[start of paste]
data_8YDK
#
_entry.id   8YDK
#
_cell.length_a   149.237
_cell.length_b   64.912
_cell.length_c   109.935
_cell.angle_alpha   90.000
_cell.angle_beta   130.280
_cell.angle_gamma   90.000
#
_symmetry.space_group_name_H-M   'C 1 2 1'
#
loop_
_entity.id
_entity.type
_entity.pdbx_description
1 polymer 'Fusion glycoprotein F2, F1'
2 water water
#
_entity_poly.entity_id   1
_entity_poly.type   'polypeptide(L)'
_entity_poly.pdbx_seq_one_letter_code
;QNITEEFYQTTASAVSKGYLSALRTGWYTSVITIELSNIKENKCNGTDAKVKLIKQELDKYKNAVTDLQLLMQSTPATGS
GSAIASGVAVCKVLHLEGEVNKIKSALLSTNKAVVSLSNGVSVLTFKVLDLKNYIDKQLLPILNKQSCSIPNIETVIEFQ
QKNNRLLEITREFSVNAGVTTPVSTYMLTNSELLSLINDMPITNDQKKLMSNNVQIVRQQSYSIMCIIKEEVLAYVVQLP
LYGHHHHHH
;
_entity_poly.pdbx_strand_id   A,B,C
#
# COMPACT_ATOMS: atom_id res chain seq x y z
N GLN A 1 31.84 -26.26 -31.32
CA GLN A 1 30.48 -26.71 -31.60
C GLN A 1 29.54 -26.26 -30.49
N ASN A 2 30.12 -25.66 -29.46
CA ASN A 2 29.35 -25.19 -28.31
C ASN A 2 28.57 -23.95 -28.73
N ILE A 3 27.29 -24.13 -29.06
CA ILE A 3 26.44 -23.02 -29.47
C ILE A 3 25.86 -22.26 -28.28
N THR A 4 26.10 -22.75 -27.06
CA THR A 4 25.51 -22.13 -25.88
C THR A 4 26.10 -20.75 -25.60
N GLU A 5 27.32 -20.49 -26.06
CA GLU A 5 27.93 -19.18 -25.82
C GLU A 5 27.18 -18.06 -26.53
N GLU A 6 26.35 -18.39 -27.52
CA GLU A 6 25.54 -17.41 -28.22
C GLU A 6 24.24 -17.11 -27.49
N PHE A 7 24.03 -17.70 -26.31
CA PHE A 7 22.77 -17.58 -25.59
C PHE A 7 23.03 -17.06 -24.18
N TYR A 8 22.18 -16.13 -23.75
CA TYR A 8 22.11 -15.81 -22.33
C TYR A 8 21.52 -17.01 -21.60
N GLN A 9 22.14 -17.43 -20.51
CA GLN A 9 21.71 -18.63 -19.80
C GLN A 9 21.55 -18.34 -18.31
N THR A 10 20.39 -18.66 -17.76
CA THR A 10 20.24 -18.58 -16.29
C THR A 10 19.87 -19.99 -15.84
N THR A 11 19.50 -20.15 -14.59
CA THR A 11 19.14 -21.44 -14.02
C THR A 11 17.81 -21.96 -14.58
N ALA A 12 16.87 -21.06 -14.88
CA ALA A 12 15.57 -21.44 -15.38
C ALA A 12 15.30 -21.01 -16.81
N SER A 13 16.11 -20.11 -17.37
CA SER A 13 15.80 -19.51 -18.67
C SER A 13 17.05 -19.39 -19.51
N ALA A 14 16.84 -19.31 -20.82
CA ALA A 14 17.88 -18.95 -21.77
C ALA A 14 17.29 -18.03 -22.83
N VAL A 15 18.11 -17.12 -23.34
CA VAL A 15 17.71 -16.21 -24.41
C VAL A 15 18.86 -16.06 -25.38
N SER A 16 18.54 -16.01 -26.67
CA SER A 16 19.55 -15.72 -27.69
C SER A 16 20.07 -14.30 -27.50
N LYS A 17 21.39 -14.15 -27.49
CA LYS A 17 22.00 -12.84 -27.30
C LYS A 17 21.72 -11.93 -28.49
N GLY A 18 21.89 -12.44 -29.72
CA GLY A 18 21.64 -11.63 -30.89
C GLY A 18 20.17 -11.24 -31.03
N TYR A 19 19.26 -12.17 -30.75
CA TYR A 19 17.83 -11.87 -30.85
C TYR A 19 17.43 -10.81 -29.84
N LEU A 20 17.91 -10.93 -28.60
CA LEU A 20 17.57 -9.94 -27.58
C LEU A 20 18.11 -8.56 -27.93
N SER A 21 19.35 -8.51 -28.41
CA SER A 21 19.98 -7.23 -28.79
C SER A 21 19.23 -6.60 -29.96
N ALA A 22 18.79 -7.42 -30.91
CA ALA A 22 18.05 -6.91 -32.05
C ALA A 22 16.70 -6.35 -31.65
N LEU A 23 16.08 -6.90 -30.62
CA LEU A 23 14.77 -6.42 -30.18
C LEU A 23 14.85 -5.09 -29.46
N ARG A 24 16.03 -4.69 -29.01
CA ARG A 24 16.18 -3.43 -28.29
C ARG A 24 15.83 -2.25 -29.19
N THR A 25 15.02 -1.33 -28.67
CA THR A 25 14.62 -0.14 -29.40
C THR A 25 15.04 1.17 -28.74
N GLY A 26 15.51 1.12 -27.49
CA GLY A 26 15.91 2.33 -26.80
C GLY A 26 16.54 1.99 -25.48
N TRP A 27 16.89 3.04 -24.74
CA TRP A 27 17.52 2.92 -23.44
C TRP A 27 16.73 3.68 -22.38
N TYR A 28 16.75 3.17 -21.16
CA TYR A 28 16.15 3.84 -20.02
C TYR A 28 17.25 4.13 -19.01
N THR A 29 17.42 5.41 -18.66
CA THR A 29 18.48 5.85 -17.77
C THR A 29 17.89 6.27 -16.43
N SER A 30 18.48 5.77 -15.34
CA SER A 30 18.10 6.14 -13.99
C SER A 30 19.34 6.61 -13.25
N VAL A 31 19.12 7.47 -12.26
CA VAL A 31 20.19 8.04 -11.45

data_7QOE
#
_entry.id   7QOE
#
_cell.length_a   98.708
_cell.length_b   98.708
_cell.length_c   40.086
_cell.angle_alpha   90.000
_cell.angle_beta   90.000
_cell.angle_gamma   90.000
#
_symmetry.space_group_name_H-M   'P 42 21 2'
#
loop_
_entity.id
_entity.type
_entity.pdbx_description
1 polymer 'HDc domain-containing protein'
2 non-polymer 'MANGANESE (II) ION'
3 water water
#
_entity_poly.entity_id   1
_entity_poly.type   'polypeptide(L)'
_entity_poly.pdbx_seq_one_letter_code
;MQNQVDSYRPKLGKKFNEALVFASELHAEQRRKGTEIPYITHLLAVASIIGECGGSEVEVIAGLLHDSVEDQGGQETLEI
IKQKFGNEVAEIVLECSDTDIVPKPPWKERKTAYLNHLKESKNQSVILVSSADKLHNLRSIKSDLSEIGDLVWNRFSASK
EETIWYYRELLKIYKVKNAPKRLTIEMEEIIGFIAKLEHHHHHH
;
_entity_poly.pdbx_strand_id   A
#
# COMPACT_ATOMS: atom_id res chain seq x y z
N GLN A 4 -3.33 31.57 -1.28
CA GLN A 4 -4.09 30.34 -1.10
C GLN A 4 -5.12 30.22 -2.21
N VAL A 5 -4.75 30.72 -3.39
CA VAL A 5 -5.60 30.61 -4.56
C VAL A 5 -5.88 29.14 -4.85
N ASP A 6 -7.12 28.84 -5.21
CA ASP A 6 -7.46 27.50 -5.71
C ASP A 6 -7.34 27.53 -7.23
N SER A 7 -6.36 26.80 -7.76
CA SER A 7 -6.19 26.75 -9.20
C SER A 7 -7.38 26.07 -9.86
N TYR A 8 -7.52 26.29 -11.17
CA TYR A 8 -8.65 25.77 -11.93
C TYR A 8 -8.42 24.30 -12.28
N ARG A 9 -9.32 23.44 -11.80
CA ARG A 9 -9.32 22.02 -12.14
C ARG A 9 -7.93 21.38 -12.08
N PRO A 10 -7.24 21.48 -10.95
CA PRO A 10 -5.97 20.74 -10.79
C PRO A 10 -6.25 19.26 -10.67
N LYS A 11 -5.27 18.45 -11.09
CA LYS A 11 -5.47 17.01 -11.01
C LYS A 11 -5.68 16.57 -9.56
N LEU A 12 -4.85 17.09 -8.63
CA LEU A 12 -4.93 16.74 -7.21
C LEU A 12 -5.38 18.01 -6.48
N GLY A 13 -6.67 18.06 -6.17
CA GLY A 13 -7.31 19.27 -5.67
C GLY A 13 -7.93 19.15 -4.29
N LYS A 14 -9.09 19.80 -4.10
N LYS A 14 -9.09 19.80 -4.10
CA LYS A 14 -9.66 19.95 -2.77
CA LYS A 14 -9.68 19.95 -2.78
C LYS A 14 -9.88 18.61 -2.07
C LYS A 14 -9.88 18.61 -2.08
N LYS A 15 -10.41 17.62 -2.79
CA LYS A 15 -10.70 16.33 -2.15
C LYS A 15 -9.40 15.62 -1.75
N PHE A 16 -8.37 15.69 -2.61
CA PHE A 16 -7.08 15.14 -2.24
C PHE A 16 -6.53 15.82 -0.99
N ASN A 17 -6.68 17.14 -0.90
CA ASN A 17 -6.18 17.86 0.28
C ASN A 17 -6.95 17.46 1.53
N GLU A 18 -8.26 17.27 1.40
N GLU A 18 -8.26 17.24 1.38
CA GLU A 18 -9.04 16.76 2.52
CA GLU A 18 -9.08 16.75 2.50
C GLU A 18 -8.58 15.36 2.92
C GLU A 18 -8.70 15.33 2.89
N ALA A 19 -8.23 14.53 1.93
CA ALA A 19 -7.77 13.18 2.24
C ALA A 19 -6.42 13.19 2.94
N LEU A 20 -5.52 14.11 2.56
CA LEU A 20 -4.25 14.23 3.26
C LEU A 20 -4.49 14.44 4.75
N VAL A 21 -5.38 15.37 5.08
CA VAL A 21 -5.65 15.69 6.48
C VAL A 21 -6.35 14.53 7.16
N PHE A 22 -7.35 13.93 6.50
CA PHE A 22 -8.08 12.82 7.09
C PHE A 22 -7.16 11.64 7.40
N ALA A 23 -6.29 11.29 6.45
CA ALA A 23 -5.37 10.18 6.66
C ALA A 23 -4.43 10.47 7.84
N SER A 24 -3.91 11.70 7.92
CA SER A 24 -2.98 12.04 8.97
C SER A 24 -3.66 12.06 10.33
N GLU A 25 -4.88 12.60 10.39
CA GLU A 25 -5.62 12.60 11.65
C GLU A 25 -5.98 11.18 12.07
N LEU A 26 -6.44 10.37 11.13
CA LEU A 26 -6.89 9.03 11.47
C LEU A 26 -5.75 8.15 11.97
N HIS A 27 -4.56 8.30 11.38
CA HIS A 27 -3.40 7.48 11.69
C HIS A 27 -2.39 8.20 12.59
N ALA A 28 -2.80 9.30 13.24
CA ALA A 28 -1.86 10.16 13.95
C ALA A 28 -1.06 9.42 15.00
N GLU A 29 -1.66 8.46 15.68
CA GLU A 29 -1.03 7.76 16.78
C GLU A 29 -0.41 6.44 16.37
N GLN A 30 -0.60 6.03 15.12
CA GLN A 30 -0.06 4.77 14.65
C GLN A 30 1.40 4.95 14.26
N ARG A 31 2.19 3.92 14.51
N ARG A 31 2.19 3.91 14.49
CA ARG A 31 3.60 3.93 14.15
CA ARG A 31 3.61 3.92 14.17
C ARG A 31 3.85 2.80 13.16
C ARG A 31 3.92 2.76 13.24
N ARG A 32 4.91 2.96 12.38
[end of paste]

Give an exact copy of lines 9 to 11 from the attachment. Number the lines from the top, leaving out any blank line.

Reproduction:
_cell.angle_beta   130.280
_cell.angle_gamma   90.000
#